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Comox Valley Nature presentation offers update on checkerspot butterfly recovery project

Comox Valley Nature is hosting an online lecture by Jennifer Heron and Chris Junck.
The colourful Taylor’s checkerspot butterfly has been reintroduced on Hornby Island, BC. Photo courtesy the Taylor’s Checkerspot Butterfly Recovery Project.

Comox Valley Nature is hosting an online lecture by Jennifer Heron and Chris Junck.

The lecture entitled “An update on the Checkerspot butterfly recovery project” is on Sunday April 10, 7–9 p.m.

Given the current guidelines for COVID-19 prevention, Comox Valley Nature has made arrangements to have a live, online webinar for the presentation.

To register, go to

The Taylor’s checkerspot butterfly (Euphydryas editha taylori) had a historical range from Hornby Island, southeastern Vancouver Island and south into Oregon. The species was thought to be extirpated in Canada by 2000 since no checkerspots were found on the last known sites on Hornby Island. However, new populations were found on Denman Island in 2005 and near Campbell River in 2018.

The checkerspot butterfly is federally listed as endangered and the decline is likely due to habitat loss, degradation and fragmentation. Checkerspot butterflies need open sunny meadows where they can find suitable host plants (food for larvae and nectar-producing flowers for adults), such as woolly sunflower, common camas, small-flowered blue-eyed Mary, wild strawberry, sea blush, and yarrow. Meadows in Helliwell Provincial Park on Hornby Island have become less suitable for butterflies due to invasions of non-native plants and encroaching forests.

The Taylor’s Checkerspot Butterfly Recovery Project is a collaborative effort to restore Taylor’s checkerspot populations in British Columbia through habitat enhancement, captive butterfly rearing and release, monitoring, public outreach, and other activities. More information at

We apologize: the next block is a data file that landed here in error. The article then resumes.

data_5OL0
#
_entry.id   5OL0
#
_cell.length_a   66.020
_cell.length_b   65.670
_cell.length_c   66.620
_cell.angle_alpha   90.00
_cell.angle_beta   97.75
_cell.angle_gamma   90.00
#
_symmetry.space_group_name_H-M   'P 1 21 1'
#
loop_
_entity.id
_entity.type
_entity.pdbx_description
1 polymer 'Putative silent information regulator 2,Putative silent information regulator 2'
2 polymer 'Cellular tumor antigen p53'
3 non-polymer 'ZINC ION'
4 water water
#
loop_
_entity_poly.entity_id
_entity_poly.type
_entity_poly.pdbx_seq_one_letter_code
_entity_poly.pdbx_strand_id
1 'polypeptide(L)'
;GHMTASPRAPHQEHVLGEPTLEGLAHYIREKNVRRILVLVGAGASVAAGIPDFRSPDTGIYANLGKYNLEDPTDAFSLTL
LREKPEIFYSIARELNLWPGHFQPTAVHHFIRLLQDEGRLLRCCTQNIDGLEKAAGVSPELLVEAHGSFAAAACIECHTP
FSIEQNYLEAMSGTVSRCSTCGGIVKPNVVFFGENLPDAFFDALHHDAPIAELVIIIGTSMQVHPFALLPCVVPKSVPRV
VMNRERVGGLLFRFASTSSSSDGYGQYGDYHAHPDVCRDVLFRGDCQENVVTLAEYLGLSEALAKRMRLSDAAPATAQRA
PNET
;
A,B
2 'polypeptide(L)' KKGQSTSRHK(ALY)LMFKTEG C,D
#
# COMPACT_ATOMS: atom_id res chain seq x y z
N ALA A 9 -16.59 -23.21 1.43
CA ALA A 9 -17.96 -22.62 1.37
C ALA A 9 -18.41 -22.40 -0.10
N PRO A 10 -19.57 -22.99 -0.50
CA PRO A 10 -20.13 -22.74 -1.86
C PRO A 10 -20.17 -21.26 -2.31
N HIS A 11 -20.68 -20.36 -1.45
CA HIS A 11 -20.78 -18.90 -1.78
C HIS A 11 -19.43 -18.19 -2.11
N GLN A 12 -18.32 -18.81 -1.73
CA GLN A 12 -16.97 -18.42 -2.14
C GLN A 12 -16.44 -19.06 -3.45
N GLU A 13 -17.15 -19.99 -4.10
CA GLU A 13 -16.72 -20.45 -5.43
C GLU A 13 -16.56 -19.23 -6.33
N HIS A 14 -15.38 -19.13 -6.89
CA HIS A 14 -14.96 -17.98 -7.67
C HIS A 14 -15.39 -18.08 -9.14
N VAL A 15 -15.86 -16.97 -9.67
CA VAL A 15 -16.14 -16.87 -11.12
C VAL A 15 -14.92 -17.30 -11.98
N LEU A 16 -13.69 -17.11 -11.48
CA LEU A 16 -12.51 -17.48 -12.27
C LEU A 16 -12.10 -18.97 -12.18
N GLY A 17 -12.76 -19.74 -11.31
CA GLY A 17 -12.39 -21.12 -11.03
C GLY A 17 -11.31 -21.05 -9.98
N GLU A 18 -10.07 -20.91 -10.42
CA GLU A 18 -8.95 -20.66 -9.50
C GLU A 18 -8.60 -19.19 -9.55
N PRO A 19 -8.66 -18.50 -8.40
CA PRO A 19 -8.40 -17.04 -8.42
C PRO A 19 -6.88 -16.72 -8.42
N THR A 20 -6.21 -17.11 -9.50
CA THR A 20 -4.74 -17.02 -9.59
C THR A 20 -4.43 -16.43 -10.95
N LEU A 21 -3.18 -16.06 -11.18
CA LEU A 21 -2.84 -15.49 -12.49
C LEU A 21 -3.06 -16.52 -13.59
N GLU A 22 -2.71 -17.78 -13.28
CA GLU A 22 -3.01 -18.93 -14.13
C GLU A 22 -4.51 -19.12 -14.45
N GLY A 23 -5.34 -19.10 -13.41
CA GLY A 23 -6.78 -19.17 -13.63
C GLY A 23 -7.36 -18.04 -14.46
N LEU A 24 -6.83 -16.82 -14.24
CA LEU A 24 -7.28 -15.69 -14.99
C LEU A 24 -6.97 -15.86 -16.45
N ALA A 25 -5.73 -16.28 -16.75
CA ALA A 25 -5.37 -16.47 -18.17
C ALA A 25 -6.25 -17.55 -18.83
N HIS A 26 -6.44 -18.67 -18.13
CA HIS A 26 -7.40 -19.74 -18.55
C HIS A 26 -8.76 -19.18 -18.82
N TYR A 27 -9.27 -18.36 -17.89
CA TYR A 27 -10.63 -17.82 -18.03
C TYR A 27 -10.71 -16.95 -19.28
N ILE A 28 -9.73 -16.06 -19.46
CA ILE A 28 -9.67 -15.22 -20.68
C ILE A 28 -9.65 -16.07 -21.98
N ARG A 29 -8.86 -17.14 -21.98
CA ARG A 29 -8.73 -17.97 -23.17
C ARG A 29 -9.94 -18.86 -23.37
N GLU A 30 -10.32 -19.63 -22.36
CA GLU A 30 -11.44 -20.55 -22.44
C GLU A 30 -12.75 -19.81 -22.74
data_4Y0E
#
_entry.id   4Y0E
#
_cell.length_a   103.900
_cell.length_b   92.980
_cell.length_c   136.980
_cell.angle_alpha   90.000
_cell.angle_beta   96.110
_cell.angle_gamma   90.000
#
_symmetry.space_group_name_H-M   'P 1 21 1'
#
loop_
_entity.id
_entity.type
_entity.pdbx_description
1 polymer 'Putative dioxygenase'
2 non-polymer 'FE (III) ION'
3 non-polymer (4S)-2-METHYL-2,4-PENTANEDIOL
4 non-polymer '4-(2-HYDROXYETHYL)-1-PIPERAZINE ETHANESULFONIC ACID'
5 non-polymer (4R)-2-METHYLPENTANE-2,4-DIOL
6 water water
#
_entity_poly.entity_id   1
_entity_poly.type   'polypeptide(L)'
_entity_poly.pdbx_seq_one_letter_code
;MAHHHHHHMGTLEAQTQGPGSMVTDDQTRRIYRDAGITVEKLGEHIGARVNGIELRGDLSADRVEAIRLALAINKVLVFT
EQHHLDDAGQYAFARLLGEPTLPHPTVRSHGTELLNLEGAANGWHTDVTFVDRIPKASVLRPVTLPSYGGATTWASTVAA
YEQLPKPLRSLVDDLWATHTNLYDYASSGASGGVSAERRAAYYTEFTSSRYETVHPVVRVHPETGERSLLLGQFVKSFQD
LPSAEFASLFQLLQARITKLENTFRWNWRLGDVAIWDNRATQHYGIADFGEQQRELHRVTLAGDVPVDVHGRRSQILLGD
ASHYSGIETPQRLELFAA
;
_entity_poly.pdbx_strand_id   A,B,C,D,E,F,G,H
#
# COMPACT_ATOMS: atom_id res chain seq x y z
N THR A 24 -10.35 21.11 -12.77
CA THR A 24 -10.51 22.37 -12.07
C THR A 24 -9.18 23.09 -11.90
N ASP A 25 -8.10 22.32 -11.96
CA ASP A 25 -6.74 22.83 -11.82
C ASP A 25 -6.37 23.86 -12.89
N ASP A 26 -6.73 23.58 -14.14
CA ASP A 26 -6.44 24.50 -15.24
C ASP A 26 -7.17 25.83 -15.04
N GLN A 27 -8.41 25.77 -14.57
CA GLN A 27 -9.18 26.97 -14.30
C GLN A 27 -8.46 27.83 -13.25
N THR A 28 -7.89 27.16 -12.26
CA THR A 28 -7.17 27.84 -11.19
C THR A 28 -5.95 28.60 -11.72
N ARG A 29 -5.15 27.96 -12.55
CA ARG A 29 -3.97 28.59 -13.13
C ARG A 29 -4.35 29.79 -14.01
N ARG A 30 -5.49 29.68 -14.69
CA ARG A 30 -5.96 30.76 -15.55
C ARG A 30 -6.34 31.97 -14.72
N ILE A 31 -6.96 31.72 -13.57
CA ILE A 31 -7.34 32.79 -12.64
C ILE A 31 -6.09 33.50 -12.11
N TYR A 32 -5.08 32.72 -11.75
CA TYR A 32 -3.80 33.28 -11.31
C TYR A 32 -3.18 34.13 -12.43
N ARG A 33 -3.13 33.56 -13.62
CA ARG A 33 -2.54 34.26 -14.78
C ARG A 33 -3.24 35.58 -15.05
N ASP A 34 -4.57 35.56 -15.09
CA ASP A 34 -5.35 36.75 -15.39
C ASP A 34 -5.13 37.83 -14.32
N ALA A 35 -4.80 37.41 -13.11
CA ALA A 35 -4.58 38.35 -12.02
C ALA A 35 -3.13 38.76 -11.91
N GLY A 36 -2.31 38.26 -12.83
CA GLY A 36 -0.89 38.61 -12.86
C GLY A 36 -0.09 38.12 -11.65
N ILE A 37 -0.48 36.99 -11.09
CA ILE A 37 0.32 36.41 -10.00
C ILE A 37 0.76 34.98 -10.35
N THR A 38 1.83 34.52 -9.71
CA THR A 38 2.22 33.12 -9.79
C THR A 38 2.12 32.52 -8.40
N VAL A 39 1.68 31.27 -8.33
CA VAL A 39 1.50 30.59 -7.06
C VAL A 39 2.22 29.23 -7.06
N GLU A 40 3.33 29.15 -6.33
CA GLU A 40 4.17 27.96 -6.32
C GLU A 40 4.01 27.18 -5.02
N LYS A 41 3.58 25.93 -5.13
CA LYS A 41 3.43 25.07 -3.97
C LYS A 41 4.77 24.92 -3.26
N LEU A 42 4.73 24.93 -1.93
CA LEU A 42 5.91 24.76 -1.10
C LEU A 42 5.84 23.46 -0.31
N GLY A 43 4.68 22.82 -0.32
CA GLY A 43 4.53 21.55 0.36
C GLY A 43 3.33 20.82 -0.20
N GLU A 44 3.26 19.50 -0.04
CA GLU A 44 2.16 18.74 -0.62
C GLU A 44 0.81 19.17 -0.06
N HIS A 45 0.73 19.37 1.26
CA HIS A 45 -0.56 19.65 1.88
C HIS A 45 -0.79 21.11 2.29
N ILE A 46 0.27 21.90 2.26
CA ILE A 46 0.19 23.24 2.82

Heron is a provincial invertebrate conservation specialist with the Species Conservation Science Unit of the B.C. Ministry of Environment and Climate Change Strategy.

She has been working on invertebrate conservation topics beginning with her MSc in 1998 studying ants in the Okanagan. She works with other invertebrate specialists, conservation and stewardship groups to develop recovery-planning approaches and conservation status ranks to invertebrate groups and achieve common public outreach goals.

Heron is the chair of the Taylor’s Checkerspot Recovery Project Team and also co-chairs the Arthropods Specialist Subcommittee for the Committee on the Status of Endangered Wildlife in Canada (COSEWIC).

Junck is a conservation biologist with a BSc in biology from the University of Alberta. He was a member of BC’s Garry Oak Ecosystems Recovery Team (GOERT) staff from 2002 – 2015 and currently serves as a director of the board, a voluntary position. He has reported on recent recovery activities for checkerspot butterflies in Helliwell Park on Hornby Island including the removal of Douglas fir, replacing the invasive plants with native species and the introduction of checkerspot caterpillars.

This is an excellent opportunity for the public to learn more about the recovery of the checkerspot butterfly. Meetings are open to the public, including children and youth. The lectures are free, though a $4 contribution from non-members is appreciated. New memberships are always welcomed.

Anyone interested in this lecture or participating in CVNS activities can visit